ADR Bodies Unite to Overturn Judgment that Parties Cannot be Forced to Mediate
BY MARK SMULIAN, LOCAL GOVERNMENT LAWYER
The CMC, CIArb, and CEDR, the leading commercial mediation organisations in the UK, have united to intervene in a case which may overturn the decision in the 2004 Halsey case. Their intervention raises interesting questions about the role of party-led dispute resolution in the civil justice system. “Mediation is a consensual process which empowers people to actively manage and resolve disputes and conflict. It is important that the Court of Appeal is given evidence as to its efficacy and increasing popularity: mediation saves time, money, and court resources.”, says CMC Chair Rebecca Clark.
Three bodies that represent commercial mediators have combined to try to overturn a 2004 judgment that said claimants cannot be compelled to go to mediation.
The Civil Mediation Council (CMC), the Chartered Institute of Arbitrators (Ciarb) and the Centre for Effective Dispute Resolution (CEDR) have intervened in Court of Appeal case of Churchill v Merthyr Tydfil.
Although this case arises from a local Japanese knotweed claim, the three organisations see it as one that might lead to Halsey v Milton Keynes General NHS Trust  being overturned.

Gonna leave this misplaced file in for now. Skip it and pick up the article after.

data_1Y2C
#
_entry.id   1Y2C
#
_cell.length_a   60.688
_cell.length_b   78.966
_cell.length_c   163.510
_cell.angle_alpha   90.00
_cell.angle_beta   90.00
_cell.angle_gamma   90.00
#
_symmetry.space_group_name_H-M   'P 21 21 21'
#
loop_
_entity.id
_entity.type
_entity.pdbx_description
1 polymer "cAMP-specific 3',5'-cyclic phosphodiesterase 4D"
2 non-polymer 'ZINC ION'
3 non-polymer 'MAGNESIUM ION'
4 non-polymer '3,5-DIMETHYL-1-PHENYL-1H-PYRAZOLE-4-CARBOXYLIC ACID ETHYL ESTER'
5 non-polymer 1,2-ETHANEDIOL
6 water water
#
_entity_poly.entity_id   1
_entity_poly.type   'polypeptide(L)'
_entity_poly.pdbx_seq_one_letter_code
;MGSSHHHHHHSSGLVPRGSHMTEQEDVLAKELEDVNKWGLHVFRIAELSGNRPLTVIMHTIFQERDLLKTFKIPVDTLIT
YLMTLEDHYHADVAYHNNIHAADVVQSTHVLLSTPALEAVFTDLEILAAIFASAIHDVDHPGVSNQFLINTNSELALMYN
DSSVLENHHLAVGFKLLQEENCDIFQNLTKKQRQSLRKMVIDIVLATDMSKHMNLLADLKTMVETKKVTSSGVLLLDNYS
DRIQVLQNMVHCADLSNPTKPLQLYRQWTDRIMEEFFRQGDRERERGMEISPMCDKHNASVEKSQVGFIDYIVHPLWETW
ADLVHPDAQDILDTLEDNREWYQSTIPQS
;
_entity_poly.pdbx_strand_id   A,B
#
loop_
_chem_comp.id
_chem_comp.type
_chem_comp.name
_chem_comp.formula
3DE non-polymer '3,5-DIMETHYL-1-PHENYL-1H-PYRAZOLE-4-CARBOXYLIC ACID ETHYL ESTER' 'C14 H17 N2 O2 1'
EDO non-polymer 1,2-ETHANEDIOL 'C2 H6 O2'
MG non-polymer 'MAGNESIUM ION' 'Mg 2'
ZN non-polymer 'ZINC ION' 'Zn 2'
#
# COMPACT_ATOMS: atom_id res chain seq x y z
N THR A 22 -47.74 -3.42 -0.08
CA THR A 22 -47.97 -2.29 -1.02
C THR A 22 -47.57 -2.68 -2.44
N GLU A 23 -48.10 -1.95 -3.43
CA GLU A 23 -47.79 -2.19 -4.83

Judgment given in the Halsey case decided it was a breach of article 6 of the European Convention on Human Rights – the right to a fair trial – to compel parties to mediate.
A joint statement by the three bodies said: “This decision is considered by many to be wrong because even if the parties are automatically referred to mediation, they are not compelled to settle. If settlement is not reached voluntarily, parties retain access to the courts.
“Although subsequent case law on mediation in the last two decades has sought to moderate the Halsey decision, and despite public comments from some judges that they regret the impact of this case on mediation, it still remains legal precedent.”
They noted Civil Justice Council’s 2021 report Compulsory ADR, had concluded in favour of mediation and that compulsion to use alternative dispute resolution would be lawful and should be encouraged.
CMC chair Rebecca Clark said: “Mediation is a consensual process which empowers people to actively manage and resolve disputes and conflict. It is important that the Court of Appeal is given evidence as to its efficacy and increasing popularity: mediation saves time, money and court resources.”
Catherine Dixon, director general of Ciarb, added: “Halsey has proved hugely problematic for the wider adoption of mediation. It is generally considered to be bad law and this case offers the Court of Appeal the opportunity to clarify that automatically referring parties to mediation does not breach their human rights.”
CEDR chief executive James South called on the Court of Appeal “to adopt a more permissive approach, and to allow judges, in appropriate cases, to order parties to attend mediation”.
The case has drawn comments from a number of lawyers in the field.